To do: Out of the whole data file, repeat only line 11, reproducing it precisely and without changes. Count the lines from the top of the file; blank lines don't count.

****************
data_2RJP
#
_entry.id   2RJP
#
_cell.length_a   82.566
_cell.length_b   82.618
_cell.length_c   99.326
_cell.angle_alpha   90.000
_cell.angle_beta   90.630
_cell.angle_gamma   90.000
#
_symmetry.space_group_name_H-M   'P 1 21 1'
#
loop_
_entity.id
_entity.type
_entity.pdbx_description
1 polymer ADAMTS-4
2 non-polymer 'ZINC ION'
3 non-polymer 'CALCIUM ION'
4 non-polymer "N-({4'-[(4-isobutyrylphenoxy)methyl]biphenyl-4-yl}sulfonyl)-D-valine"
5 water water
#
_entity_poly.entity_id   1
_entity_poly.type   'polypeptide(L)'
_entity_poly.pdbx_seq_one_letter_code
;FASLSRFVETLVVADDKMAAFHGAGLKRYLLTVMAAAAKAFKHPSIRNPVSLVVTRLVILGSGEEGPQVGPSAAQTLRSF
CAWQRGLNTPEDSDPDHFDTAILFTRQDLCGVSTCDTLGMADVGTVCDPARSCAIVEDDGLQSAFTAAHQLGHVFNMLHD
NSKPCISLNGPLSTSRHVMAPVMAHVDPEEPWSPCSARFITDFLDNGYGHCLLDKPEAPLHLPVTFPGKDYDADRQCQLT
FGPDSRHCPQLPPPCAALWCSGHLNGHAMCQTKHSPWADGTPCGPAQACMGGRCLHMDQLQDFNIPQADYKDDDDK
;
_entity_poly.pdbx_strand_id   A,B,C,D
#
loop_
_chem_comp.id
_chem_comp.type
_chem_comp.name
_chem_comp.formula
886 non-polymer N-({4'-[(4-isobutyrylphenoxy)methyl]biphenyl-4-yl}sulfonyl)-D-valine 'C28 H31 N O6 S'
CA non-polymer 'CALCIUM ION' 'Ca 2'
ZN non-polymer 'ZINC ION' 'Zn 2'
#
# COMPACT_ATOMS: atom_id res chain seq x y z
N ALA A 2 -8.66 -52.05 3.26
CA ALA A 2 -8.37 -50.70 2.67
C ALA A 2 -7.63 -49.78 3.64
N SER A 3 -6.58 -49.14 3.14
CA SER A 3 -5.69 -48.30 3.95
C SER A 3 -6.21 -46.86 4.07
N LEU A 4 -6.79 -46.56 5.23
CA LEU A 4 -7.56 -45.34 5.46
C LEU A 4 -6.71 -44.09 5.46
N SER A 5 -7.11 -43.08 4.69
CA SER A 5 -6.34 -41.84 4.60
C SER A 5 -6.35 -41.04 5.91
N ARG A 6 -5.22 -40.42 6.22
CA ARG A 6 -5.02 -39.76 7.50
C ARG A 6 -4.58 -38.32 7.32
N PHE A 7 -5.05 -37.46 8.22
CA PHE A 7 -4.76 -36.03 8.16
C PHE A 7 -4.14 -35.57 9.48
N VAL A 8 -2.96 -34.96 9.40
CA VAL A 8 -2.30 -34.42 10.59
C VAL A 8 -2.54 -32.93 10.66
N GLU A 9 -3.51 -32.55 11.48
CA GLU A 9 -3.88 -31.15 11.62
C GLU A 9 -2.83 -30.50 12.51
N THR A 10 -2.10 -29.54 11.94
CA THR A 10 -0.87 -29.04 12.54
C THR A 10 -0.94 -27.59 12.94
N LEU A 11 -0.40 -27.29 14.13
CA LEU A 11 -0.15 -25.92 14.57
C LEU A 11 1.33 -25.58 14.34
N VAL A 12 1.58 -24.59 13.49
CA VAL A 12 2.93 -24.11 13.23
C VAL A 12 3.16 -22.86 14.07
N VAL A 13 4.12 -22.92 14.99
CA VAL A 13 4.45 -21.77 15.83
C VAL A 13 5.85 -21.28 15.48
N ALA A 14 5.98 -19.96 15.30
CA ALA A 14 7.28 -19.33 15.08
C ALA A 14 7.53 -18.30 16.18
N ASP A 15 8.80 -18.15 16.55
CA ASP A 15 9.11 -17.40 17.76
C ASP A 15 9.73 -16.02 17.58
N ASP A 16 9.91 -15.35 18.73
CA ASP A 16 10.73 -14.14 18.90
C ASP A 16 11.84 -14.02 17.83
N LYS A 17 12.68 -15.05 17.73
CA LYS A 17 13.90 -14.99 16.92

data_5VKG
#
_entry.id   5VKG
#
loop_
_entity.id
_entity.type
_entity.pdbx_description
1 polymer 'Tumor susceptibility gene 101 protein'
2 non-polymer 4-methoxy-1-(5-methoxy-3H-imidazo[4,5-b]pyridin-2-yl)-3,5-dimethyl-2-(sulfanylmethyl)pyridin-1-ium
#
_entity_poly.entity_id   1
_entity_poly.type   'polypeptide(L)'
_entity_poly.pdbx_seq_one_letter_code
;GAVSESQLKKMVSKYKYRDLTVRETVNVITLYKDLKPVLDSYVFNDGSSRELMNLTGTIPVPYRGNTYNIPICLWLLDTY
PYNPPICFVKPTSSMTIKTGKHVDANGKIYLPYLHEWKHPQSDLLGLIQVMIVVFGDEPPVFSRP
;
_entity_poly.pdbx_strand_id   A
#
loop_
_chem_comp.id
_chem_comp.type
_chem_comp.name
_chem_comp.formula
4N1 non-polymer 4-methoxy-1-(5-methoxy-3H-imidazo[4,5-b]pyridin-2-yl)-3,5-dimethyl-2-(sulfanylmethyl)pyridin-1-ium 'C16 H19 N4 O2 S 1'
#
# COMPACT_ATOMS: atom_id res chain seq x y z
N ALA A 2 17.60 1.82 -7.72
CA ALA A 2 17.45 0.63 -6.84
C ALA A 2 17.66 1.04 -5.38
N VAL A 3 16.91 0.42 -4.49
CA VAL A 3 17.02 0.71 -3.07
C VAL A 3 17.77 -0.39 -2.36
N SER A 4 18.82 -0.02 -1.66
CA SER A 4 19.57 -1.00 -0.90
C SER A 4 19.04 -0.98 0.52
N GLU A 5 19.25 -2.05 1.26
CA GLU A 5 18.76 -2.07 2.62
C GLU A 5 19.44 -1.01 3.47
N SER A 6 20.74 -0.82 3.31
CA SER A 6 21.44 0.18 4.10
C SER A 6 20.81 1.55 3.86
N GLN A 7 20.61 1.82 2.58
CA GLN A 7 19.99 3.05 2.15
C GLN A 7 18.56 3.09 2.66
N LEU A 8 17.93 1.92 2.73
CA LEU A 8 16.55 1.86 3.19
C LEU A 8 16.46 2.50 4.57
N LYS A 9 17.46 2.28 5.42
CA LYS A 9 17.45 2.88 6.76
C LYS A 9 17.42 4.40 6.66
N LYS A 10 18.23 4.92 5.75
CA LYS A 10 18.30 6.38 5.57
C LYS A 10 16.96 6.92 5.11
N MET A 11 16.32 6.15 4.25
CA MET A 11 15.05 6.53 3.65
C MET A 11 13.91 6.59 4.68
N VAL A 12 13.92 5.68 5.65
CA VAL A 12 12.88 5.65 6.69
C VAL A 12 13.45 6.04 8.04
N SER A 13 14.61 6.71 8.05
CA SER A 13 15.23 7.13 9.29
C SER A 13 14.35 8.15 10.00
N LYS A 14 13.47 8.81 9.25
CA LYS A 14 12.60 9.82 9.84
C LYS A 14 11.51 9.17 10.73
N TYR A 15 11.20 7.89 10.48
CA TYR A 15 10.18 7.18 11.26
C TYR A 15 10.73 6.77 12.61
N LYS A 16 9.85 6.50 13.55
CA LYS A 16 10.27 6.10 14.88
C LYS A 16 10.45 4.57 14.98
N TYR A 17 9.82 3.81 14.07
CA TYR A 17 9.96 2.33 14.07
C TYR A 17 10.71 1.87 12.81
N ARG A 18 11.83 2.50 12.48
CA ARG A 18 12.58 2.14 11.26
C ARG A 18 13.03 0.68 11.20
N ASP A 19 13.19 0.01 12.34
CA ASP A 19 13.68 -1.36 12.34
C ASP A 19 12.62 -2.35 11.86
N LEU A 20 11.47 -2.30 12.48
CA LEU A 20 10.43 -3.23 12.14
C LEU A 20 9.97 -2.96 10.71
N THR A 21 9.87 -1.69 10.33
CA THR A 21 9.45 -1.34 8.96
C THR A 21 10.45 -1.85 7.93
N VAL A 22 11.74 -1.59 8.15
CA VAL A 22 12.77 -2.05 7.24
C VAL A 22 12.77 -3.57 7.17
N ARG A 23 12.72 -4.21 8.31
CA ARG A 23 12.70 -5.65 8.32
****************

#